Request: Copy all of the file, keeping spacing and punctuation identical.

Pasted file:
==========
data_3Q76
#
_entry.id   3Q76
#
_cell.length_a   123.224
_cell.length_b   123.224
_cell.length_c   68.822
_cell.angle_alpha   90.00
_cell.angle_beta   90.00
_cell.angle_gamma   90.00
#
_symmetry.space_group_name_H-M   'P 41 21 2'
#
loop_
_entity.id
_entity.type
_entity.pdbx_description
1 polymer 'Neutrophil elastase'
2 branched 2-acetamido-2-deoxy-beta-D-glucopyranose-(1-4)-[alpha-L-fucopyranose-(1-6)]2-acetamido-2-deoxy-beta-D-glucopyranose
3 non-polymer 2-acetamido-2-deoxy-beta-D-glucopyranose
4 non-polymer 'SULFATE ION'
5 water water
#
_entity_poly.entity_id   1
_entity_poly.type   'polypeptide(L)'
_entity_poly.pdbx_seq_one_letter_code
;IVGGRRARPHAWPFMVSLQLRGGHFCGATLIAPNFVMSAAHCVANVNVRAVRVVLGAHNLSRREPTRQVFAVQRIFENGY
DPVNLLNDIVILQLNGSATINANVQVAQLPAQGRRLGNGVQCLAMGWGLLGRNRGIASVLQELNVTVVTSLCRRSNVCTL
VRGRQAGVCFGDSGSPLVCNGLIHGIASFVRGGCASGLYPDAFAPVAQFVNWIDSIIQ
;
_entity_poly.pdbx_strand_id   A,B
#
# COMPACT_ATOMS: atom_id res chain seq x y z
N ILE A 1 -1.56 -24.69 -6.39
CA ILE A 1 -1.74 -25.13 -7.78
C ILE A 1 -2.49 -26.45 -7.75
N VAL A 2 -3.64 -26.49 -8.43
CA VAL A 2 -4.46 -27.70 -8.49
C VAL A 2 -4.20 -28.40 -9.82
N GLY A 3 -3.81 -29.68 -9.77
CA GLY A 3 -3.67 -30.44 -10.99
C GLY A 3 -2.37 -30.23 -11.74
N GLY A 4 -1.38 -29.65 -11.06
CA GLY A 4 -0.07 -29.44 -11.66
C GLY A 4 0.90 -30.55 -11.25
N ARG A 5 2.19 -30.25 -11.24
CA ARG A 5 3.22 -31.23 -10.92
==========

data_3Q76
#
_entry.id   3Q76
#
_cell.length_a   123.224
_cell.length_b   123.224
_cell.length_c   68.822
_cell.angle_alpha   90.00
_cell.angle_beta   90.00
_cell.angle_gamma   90.00
#
_symmetry.space_group_name_H-M   'P 41 21 2'
#
loop_
_entity.id
_entity.type
_entity.pdbx_description
1 polymer 'Neutrophil elastase'
2 branched 2-acetamido-2-deoxy-beta-D-glucopyranose-(1-4)-[alpha-L-fucopyranose-(1-6)]2-acetamido-2-deoxy-beta-D-glucopyranose
3 non-polymer 2-acetamido-2-deoxy-beta-D-glucopyranose
4 non-polymer 'SULFATE ION'
5 water water
#
_entity_poly.entity_id   1
_entity_poly.type   'polypeptide(L)'
_entity_poly.pdbx_seq_one_letter_code
;IVGGRRARPHAWPFMVSLQLRGGHFCGATLIAPNFVMSAAHCVANVNVRAVRVVLGAHNLSRREPTRQVFAVQRIFENGY
DPVNLLNDIVILQLNGSATINANVQVAQLPAQGRRLGNGVQCLAMGWGLLGRNRGIASVLQELNVTVVTSLCRRSNVCTL
VRGRQAGVCFGDSGSPLVCNGLIHGIASFVRGGCASGLYPDAFAPVAQFVNWIDSIIQ
;
_entity_poly.pdbx_strand_id   A,B
#
# COMPACT_ATOMS: atom_id res chain seq x y z
N ILE A 1 -1.56 -24.69 -6.39
CA ILE A 1 -1.74 -25.13 -7.78
C ILE A 1 -2.49 -26.45 -7.75
N VAL A 2 -3.64 -26.49 -8.43
CA VAL A 2 -4.46 -27.70 -8.49
C VAL A 2 -4.20 -28.40 -9.82
N GLY A 3 -3.81 -29.68 -9.77
CA GLY A 3 -3.67 -30.44 -10.99
C GLY A 3 -2.37 -30.23 -11.74
N GLY A 4 -1.38 -29.65 -11.06
CA GLY A 4 -0.07 -29.44 -11.66
C GLY A 4 0.90 -30.55 -11.25
N ARG A 5 2.19 -30.25 -11.24
CA ARG A 5 3.22 -31.23 -10.92